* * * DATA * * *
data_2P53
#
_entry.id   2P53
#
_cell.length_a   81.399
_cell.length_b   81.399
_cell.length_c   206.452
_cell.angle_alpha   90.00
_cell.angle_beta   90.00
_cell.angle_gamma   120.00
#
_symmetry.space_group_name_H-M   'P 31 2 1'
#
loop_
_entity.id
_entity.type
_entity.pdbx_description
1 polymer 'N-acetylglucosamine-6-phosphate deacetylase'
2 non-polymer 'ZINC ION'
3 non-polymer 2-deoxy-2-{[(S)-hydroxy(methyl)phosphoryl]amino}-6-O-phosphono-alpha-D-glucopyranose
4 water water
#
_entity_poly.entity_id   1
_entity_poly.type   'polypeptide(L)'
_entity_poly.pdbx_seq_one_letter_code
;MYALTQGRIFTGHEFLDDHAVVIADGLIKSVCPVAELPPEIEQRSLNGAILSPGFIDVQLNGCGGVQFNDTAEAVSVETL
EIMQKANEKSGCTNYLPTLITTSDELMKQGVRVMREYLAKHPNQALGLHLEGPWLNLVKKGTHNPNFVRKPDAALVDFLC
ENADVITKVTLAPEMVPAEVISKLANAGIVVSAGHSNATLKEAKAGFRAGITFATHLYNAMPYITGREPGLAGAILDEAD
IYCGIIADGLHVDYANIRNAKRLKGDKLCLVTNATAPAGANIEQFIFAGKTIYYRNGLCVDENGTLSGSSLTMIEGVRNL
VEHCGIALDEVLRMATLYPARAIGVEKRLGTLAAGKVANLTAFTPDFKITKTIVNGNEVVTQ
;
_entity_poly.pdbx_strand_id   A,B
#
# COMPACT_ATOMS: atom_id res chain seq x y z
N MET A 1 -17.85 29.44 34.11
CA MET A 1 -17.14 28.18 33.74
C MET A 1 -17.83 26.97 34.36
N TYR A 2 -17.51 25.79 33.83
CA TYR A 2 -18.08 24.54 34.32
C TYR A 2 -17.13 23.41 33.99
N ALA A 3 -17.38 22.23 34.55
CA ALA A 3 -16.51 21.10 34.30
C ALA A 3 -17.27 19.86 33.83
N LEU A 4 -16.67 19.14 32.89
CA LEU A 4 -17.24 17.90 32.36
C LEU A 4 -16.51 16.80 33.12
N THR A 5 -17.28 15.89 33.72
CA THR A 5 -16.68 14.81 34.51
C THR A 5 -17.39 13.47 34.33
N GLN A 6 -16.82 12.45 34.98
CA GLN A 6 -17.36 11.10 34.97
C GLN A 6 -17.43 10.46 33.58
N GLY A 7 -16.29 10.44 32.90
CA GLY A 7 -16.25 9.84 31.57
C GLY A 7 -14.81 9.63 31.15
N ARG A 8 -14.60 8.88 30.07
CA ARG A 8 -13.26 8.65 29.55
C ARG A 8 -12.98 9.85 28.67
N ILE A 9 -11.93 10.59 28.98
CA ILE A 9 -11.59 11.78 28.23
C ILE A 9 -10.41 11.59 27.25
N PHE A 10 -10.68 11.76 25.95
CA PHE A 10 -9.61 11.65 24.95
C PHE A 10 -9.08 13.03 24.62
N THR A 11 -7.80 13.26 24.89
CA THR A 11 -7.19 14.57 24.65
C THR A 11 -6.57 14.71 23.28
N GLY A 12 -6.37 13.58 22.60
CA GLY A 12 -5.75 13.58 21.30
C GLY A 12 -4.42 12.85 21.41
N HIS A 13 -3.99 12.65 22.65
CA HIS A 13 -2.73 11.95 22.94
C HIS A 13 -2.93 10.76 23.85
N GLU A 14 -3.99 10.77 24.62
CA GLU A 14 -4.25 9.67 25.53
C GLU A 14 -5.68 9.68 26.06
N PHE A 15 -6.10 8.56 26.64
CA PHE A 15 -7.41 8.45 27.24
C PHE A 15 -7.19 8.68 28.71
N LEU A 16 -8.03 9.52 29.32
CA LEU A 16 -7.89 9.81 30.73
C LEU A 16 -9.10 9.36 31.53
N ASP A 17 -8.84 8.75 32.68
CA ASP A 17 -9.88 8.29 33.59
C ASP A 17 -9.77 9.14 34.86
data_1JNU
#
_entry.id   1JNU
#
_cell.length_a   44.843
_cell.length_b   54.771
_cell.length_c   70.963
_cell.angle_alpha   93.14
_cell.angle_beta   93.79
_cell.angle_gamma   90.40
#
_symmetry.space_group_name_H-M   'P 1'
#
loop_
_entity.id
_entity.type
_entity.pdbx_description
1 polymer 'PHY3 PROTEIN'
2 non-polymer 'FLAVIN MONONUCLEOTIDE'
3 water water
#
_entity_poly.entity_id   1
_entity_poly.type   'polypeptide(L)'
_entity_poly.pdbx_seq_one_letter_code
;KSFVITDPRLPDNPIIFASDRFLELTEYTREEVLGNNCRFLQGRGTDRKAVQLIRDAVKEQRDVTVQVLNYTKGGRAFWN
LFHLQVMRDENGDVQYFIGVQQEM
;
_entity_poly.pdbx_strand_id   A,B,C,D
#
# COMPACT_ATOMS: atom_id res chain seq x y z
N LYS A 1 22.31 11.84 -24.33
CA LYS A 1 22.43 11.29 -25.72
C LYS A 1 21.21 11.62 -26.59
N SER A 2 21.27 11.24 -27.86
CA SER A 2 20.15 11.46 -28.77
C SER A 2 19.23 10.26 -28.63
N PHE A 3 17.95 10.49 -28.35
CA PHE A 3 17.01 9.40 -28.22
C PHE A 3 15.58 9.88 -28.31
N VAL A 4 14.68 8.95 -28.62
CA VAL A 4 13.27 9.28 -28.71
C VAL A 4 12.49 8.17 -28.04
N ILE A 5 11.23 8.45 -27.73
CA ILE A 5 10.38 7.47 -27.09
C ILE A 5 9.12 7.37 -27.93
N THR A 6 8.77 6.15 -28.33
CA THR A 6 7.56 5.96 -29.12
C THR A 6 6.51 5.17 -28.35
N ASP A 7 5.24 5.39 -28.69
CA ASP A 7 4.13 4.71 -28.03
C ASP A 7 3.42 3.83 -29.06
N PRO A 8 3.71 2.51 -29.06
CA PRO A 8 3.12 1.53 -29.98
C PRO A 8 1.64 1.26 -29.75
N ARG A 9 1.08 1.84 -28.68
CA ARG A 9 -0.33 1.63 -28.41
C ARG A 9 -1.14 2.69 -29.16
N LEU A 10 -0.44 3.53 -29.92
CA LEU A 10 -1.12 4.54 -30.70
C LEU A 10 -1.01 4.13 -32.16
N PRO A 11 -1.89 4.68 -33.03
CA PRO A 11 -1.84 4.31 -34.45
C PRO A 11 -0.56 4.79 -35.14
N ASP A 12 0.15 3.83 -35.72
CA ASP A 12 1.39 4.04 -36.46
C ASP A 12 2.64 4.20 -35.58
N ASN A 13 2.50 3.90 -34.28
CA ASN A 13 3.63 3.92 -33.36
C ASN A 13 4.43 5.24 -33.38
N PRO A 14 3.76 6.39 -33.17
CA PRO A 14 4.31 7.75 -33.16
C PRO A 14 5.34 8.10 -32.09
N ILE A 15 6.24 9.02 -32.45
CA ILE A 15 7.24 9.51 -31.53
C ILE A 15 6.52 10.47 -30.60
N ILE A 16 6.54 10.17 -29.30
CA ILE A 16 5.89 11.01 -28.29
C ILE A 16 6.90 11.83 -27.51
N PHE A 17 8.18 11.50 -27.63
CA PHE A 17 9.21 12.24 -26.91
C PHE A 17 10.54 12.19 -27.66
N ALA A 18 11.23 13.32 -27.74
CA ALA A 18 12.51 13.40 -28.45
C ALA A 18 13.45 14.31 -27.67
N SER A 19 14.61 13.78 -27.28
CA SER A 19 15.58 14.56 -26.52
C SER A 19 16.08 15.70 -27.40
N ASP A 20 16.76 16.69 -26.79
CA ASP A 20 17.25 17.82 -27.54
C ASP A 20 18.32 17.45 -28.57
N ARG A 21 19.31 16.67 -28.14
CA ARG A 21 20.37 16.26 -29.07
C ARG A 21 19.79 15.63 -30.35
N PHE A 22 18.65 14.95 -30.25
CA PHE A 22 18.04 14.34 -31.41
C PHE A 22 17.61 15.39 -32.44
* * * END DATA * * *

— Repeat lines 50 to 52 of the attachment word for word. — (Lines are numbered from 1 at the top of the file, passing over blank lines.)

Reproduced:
N GLN A 6 -16.82 12.45 34.98
CA GLN A 6 -17.36 11.10 34.97
C GLN A 6 -17.43 10.46 33.58